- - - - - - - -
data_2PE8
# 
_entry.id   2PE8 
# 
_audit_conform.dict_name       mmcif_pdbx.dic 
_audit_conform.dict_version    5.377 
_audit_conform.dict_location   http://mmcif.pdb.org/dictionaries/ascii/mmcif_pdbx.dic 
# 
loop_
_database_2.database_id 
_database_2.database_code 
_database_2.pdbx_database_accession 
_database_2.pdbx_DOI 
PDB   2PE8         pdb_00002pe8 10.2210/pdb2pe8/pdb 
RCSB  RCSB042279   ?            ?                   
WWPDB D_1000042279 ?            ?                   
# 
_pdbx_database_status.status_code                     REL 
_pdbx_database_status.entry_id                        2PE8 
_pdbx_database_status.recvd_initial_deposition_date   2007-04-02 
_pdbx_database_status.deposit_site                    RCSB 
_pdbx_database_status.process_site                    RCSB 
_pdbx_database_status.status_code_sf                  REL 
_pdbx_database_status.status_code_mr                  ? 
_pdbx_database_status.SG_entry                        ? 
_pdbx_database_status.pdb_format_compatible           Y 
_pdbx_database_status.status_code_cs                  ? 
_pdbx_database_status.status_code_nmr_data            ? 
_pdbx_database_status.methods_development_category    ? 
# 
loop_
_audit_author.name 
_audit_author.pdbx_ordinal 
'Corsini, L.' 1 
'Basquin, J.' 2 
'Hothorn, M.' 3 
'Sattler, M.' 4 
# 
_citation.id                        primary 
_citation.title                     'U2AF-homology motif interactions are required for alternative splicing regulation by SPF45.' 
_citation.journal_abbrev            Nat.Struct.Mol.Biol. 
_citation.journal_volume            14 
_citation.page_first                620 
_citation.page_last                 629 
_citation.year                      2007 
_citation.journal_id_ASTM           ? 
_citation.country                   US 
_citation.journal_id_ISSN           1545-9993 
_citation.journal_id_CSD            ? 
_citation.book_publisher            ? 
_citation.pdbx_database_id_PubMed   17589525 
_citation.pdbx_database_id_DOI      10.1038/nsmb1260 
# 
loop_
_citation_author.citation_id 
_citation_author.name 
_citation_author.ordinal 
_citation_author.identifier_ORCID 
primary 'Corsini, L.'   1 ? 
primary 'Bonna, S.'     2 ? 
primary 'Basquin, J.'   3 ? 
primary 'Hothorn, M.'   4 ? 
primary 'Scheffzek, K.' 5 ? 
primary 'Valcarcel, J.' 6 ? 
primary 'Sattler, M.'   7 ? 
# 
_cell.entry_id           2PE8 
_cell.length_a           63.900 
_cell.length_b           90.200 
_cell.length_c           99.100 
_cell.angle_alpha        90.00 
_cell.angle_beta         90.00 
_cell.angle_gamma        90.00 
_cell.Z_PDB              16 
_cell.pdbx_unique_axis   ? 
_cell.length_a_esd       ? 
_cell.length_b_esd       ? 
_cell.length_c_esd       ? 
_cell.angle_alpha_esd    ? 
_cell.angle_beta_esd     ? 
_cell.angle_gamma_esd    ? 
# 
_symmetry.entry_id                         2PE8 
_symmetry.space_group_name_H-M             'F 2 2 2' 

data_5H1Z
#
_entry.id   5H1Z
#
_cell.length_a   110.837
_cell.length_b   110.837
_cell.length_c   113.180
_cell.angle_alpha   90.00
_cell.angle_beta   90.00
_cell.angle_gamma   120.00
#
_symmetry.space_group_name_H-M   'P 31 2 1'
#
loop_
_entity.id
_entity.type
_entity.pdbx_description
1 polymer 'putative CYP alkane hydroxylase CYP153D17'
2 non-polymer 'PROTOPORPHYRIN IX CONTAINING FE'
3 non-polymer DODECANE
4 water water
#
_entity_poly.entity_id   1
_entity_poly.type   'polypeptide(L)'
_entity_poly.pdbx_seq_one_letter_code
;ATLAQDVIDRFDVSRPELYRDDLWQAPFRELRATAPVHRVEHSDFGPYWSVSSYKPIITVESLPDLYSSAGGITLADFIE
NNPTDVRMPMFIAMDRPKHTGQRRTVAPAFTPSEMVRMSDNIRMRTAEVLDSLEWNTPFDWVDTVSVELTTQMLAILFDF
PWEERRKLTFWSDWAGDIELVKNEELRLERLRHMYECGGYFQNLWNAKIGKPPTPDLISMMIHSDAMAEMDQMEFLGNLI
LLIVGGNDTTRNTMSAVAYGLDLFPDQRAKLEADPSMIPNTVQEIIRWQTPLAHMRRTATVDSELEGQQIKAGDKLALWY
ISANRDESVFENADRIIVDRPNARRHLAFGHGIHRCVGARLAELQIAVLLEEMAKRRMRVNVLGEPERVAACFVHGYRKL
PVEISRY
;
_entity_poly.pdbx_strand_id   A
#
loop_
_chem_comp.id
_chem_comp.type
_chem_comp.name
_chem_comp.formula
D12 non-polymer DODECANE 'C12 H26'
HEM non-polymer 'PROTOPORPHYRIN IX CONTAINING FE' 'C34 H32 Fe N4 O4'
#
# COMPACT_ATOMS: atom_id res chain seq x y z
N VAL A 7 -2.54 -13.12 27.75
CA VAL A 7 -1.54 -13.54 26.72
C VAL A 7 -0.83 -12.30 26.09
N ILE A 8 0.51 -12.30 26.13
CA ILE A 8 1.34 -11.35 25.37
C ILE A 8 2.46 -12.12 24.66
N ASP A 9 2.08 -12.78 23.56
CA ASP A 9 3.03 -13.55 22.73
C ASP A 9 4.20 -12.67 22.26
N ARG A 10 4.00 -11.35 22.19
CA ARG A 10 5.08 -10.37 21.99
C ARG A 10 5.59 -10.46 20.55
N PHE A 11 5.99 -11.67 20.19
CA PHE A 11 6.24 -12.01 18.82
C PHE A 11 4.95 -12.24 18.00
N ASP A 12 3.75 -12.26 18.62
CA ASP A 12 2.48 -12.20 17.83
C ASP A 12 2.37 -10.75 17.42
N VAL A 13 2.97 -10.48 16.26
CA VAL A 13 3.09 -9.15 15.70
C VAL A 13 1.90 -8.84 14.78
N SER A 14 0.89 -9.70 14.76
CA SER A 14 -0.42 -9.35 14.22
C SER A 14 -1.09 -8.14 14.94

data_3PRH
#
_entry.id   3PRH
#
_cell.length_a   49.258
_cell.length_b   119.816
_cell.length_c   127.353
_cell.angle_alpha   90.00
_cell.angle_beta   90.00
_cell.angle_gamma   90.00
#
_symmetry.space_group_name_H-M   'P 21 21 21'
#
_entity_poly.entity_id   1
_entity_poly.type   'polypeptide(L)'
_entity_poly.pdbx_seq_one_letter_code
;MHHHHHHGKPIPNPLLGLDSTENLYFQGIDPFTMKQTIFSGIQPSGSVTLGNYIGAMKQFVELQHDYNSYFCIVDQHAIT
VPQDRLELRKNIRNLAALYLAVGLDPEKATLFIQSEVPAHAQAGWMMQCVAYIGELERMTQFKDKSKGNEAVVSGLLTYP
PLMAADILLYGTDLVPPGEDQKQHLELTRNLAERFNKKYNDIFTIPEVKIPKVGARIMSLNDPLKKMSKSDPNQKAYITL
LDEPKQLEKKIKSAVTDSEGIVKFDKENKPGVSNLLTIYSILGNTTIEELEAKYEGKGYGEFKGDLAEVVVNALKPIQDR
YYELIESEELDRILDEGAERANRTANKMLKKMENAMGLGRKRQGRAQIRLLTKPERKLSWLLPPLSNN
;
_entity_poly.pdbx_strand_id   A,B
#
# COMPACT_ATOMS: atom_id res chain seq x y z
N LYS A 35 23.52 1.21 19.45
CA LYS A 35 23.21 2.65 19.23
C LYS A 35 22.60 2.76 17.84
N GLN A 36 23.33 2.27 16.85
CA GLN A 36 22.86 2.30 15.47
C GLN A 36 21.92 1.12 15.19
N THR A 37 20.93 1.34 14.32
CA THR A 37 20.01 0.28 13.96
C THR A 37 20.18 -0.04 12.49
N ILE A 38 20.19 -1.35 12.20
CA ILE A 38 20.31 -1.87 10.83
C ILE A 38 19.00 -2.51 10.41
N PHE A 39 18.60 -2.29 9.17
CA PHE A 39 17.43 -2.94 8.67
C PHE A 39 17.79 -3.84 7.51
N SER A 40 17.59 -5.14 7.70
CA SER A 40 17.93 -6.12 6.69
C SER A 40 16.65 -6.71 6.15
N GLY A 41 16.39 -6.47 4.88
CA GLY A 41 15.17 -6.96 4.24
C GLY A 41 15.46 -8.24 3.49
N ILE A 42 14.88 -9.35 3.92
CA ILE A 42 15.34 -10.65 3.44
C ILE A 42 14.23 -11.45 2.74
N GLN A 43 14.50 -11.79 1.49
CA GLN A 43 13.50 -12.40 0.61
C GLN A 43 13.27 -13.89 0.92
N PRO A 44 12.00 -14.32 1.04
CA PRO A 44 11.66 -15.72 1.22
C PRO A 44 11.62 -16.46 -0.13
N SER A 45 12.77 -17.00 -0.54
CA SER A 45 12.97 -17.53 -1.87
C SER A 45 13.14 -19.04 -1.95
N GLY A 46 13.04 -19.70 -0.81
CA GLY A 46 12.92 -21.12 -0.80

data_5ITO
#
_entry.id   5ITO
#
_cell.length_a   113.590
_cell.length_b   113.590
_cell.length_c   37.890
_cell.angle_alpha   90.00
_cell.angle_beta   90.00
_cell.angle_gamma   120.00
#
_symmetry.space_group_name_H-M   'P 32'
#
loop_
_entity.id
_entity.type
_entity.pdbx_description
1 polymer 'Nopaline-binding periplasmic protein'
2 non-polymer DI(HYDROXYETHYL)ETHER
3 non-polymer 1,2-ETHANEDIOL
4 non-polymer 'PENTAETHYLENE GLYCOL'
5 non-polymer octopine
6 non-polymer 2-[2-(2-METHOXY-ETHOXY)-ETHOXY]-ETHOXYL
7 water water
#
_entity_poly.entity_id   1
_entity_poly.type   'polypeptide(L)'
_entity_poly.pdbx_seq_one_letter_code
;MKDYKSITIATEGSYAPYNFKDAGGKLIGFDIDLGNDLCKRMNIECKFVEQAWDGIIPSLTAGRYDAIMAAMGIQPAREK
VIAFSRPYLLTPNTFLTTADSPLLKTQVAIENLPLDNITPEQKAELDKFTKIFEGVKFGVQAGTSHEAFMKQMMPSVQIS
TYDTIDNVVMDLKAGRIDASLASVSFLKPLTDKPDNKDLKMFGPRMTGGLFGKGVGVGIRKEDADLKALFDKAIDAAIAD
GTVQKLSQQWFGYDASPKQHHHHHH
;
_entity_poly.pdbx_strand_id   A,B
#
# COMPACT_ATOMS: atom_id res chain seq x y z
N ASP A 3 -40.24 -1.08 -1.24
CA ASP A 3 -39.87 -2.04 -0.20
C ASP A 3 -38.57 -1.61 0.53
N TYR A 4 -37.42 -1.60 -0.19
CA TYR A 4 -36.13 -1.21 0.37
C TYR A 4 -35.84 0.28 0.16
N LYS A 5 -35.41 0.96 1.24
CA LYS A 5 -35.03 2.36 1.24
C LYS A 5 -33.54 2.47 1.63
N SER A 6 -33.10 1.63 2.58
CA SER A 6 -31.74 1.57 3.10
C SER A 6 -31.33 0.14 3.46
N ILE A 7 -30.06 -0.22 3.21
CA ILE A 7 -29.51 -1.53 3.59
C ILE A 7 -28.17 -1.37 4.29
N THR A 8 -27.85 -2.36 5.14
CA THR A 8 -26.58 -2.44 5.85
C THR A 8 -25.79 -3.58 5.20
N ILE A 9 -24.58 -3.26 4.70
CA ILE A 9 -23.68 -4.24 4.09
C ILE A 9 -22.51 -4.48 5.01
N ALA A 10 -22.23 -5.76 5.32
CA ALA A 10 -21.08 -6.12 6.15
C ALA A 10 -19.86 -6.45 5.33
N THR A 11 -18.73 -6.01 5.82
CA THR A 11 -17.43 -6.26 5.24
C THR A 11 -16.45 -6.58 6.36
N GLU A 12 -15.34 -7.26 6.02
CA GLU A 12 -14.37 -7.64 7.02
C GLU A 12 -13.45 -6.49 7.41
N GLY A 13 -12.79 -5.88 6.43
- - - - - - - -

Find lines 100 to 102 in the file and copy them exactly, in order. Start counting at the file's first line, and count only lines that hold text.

_entity.type
_entity.pdbx_description
1 polymer 'putative CYP alkane hydroxylase CYP153D17'